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Nevin Aladağ can look back on a many-faceted and extensive oeuvre. This year it is present in Berlin in two solo exhibitions: Dim the Lights 6:07 min in TANAS, which showcases contemporary Turkish art, and beginning in September 2011 at the Galerie Wentrup with its showing Rallye. A continuing strength of the work of this artist who was born in Turkey and grew up in Germany is that it accommodates and seems to serve the gaze of the viewer’s often immanent search for dealings with cultural identity. Aladağ does not necessarily reduce this search to absurdity, but skillfully points it in other directions. With Aladağ, cultural identity often becomes an eye-winking background noise for a media-reflective and aesthetically complex body of work. Her pieces not only seem to be tired of being categorized in "migrant" interpretive frameworks, they adeptly redirect such schemata toward the viewer, showing the latter at precisely this moment that she operates on diverse other levels.
At the exhibition in TANAS, Aladağ presents for the first time a macramé piece knotted in wire rope. Wide-meshed, the artist has arranged it to hang freely in space, so that the viewer can walk all around it. The light-reflecting material is staged in front of a yellow wall, coaxing ever new color effects from it. If we view the macramé from a distance, it seems silvery; if we look through it into the room, the wires reflect the yellow wall behind us and turn golden. Aladağ addresses aspects of visibility and concealment, which (through allusions to domestic labor and gender-specific, spatial connotations) are tied to concepts of exterior and interior. Beyond that, she presents her macramé to us through a material-aesthetically unaccustomed glimpse of a cultural technique, normally located in textiles, that the viewer probably associates with the vague and constructed geographic space of the "Orient" – even 30 years after the publication of Edward Saïd’s Orientalism. This is Aladağ’s starting point: the knotting patterns of her macramé are visual expressions of the pattern inherent in the wire rope itself. Like each of the pieces of wire rope, each individual strand consists of several threads that in cross-section produce a specific pattern. Aladağ imitates this invisible structure in the knotting pattern, thereby giving visibility not only to the handicraft; she also manages to give the internal structure of the wire rope a visually comprehensible form that arises from itself and to reveal the structural core of the medium. The macramé piece refers to nothing other than itself.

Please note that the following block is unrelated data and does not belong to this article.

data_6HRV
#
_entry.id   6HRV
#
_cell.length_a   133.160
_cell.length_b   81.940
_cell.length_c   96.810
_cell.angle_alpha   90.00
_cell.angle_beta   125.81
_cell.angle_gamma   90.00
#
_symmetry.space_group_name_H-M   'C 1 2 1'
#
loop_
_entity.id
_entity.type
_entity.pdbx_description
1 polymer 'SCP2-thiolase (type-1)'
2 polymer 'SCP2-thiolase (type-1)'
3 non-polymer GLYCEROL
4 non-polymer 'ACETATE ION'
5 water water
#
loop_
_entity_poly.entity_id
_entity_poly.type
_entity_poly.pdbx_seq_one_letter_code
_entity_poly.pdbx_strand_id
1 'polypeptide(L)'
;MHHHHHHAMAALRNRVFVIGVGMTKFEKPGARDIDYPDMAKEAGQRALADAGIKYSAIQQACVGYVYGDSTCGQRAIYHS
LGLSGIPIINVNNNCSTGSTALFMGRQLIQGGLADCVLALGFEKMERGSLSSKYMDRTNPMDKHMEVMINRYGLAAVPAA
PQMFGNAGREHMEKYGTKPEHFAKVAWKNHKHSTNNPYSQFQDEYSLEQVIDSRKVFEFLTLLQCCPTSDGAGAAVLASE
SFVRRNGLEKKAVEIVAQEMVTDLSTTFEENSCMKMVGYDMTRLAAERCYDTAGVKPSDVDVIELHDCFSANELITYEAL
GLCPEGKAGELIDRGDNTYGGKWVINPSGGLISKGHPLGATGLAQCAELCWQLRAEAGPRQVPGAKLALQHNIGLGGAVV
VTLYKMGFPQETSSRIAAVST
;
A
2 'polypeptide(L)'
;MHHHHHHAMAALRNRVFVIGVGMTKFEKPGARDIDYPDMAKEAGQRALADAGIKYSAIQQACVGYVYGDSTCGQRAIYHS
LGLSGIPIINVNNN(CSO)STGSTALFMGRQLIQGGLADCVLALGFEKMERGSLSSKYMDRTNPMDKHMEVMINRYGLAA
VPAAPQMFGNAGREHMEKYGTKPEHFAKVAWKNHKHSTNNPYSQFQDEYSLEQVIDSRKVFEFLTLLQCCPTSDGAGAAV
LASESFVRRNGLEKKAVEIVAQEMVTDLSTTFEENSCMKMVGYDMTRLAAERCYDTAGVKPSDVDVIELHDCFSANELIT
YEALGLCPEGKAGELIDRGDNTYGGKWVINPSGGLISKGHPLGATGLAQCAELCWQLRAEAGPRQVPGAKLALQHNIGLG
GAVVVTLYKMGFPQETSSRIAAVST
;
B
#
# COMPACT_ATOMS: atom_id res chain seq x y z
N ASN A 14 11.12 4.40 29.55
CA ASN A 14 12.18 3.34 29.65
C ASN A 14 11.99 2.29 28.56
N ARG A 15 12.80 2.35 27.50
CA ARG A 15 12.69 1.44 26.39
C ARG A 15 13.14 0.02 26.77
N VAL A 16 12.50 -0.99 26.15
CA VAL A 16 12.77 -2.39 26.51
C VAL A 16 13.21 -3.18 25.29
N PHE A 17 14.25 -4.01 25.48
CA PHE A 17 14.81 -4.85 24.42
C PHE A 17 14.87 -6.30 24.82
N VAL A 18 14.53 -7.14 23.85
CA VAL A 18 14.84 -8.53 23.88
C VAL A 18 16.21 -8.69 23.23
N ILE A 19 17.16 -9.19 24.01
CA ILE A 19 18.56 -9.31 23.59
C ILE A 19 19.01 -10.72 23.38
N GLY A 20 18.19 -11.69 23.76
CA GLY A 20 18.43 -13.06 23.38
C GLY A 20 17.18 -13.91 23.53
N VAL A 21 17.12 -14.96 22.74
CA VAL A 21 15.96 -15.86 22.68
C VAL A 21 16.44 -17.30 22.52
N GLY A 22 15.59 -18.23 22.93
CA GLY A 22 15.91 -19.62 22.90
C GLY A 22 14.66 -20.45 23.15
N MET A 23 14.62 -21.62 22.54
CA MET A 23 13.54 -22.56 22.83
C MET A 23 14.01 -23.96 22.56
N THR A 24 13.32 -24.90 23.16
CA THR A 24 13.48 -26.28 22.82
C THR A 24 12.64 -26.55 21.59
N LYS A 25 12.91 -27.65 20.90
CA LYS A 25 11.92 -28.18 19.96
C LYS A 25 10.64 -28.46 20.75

Aladağ’s series of variously sized carpets, Pattern Matching (2010), operates similarly. Shown in the presentation mode of a painting on the wall, her diverse carpet pieces evoke aspects of collecting precious items of the Orient. But the seemingly authentic products of a specific cultural realm are in reality collages of carpets of varying origin, ranging from Afghan, Iranian, and Turkish kelims to industrially produced carpets from Germany and China. Aladağ now arranges these historically and culturally extremely diverse components in the form of overhead views of basketball courts. Woven arenas and textile playing fields arise before the eye of the beholder; suddenly they have less to do with the construct of the Orient than with a pop-cultural athletic export hit from the United States of America.
The discussion of cultural identity and its societal and artistic role has certainly lost none of its urgency. Nonetheless, there seems to be a generation artists in the diaspora or with migrant background for whom an exclusive classification in this category has become a barrier that prevents their works from being read in other theoretical contexts. Aladağ’s achievement is that she neither ignores nor openly battles against this relatively recent reception-historical dilemma: she integrates this problematic as a strategy in her works, picks up the (Western) viewer from his own stance of expectations, and at first glance gives him what he is looking for. On this basis, she enables him to first gain access to the many other ways of interpreting. This productive confusion is inherent in many of her works, and we soon find ourselves in front of what seem to be Oriental weavings whose actual center is a self-reflection of the medium, or we stand in front of carpets whose spatial subdivision is based on the court of an American ball game that has very little to do with the supposed cultural authenticity of a Persian carpet. These are the moments in which Nevin Aladağ returns the ball of the identity discourses to their real addressee, the Eurocentric viewer, and allows him to see more than he did before.
Art historian and author, based in Berlin, Germany.